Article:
Although the case was filed in the US, such cases are not limited to that country. Also in India, many scammers and sellers of counterfeit products operate on social media.

They are particularly active on Facebook and Instagram, offering expensive looking products at a very low price. A buyer should be wary as these fabulous sounding offers may be fake products or cheap rip-offs. There is also no guarantee that you will receive the same product that is displayed on social media.

It is best not to buy goods based on social media posts without checking all the details, especially comments and reviews from other buyers (this also applies to e-commerce sites).

Stay alert to your cellular network

Replacing a SIM (Mobile Subscriber Identity Module) card is not easy for a common man. However, it is not easy for a scammer; but it can wreak havoc in a subscriber’s life. Sagar Singh Kalsi from Delhi found this out the hard way.

When his phone suddenly became inactive, he called the service provider only to find that a new SIM card had been issued for his number. This was just the beginning and more shocks were to come for Sagar. When he checked his bank account he found a loan of Rs 11 lakh that he was unaware of. There was also a transfer of Rs1 lakh from his account via internet banking. He lodged a complaint with the Delhi Police, who arrested three people after months of investigation.

The police investigation revealed that scammer Sunny Kumar Singh worked in the credit card department of a reputable bank and had access to customer records from where he gathered information about accounts that have exciting and enticing offers such as instant loans, jumbo loans and Smart EMI. Depending on the customer’s credit profile, banks make certain offers available via mobile apps or the internet banking portal. You can see it under Offers after logging into your bank account.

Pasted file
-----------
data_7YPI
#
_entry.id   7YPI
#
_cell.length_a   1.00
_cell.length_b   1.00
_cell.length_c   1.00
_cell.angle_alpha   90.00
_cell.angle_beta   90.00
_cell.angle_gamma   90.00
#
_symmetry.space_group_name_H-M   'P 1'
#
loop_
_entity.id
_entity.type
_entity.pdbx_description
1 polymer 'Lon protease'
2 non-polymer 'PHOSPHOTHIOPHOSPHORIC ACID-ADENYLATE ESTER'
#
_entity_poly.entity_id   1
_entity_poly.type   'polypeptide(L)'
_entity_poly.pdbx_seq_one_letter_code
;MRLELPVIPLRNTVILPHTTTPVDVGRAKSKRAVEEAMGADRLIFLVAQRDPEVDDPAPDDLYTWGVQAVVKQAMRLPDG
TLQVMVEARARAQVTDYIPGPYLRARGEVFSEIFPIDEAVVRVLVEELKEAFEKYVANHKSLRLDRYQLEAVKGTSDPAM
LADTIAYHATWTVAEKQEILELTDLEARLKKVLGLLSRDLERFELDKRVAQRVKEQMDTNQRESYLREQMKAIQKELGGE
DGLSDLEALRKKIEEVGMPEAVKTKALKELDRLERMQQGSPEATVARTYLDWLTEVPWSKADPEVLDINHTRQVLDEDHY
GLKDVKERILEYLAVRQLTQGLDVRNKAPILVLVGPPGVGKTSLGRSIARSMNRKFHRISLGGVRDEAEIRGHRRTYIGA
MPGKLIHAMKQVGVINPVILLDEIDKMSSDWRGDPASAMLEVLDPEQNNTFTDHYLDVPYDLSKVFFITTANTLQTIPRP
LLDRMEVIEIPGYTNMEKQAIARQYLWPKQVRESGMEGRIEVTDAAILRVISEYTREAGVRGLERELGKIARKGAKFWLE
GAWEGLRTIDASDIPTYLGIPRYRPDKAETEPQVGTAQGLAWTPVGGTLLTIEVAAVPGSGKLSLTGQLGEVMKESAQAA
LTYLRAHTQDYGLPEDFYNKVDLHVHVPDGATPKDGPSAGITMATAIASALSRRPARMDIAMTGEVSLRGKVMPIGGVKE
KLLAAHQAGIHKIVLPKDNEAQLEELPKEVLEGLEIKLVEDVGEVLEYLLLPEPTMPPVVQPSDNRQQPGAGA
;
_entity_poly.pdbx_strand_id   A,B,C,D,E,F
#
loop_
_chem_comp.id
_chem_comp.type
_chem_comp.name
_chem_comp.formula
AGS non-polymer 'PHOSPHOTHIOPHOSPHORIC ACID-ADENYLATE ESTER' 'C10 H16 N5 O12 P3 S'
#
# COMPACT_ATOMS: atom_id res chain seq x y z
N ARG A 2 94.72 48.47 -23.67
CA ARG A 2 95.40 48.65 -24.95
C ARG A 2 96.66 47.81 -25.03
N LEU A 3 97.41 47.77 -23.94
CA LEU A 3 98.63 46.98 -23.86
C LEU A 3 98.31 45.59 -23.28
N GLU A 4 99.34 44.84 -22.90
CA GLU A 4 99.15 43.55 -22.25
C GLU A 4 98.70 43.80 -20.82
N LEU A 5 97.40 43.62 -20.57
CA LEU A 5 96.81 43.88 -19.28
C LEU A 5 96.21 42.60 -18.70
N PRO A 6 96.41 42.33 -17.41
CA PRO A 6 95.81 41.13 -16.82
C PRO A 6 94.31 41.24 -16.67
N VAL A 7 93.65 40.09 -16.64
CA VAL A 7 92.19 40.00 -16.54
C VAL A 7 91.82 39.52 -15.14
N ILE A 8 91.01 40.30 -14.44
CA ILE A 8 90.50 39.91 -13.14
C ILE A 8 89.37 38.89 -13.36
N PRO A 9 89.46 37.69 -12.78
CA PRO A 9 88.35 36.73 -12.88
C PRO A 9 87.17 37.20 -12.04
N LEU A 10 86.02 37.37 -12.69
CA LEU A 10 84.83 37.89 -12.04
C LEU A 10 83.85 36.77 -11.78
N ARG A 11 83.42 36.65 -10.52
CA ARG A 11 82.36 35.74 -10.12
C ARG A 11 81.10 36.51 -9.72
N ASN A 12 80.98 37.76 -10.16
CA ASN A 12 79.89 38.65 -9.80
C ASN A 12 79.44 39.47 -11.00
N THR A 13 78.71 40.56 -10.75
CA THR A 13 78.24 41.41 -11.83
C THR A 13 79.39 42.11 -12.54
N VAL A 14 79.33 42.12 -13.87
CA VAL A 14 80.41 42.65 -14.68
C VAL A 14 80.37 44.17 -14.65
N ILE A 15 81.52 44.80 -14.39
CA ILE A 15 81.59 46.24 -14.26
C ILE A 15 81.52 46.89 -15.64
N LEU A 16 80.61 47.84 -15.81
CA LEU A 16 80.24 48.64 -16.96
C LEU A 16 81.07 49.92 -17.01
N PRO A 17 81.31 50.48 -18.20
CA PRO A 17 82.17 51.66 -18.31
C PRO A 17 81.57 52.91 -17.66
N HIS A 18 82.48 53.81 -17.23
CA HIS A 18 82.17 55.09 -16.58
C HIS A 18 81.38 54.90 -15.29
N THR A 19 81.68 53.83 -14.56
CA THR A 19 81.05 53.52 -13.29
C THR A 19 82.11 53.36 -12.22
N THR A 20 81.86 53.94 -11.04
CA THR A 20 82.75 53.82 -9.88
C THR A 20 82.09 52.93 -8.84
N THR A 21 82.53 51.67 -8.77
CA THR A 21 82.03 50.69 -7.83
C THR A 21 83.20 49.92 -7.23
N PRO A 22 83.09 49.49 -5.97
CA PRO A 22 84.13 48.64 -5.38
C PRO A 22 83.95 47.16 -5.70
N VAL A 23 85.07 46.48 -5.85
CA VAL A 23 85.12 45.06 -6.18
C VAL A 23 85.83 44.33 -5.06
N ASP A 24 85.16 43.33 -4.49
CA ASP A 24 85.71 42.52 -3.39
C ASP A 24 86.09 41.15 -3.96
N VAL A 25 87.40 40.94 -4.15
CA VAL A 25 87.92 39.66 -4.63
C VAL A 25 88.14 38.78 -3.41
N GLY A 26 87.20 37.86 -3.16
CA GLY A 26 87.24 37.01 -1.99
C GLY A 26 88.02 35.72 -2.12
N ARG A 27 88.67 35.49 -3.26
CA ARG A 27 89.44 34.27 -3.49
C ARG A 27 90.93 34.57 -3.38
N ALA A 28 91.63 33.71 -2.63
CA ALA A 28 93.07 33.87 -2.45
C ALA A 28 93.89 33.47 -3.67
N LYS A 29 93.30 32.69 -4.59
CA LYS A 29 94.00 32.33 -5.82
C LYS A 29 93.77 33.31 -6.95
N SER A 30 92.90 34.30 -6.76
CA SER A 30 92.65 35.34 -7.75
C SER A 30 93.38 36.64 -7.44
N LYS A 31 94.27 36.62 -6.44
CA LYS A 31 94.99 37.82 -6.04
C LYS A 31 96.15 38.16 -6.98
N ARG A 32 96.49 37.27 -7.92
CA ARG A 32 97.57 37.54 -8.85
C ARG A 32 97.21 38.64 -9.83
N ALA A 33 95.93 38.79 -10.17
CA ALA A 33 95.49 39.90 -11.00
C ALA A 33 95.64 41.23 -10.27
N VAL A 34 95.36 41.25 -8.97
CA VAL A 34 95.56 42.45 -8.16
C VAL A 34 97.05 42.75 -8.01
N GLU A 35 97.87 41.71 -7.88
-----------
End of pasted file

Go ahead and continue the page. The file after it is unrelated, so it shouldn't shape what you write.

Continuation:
His accomplices Pavin Ramesh and Rakesh used to make fake IDs for these customers, replacing their own photos with the customer’s. After Sunny received a new SIM card for the customer’s number, he changed the email IDs so they were completely in the dark about fraudulent transactions being made on their accounts.

If you make it a habit to check your cell network and email regularly, you may be able to take timely action and get your money back.

KYC update scam

Everyone from the Reserve Bank of India (RBI) to banks have warned customers not to fall for know-your-customer (KYC) messages from unknown numbers. However, people not only reply to such messages by opening the URL/link provided in such messages, but also share the one-time passcode (OTP). A victim who did so lost Rs10 lakh from his bank account.

In this case, Delhi police arrested three people from Surat in Gujarat and Giridih in Jharkhand. After analyzing the scammer’s cell phone number and other information, the police found that money had been transferred to pay for some credit cards. Police then obtained the name and address of the cardholder and arrested Pravesh Mishra and his accomplice Brijesh Kumar from Surat.

Further investigation revealed that 30% of the looted money was used in Gujarat, while the rest was transferred to Giridih in other ways. The police then raided Giridih and arrested Kailash Kumar Mandal, the mastermind of this scam.

Let me reiterate that no one, including your bank, will ask you to update KYC from an unknown number and you don’t need to open a link in this message for that. Either block the number or report the caller to the nearest police station or report it to the Home Office (MHA) cybercrime portal. (National Cybercrime Reporting Portal)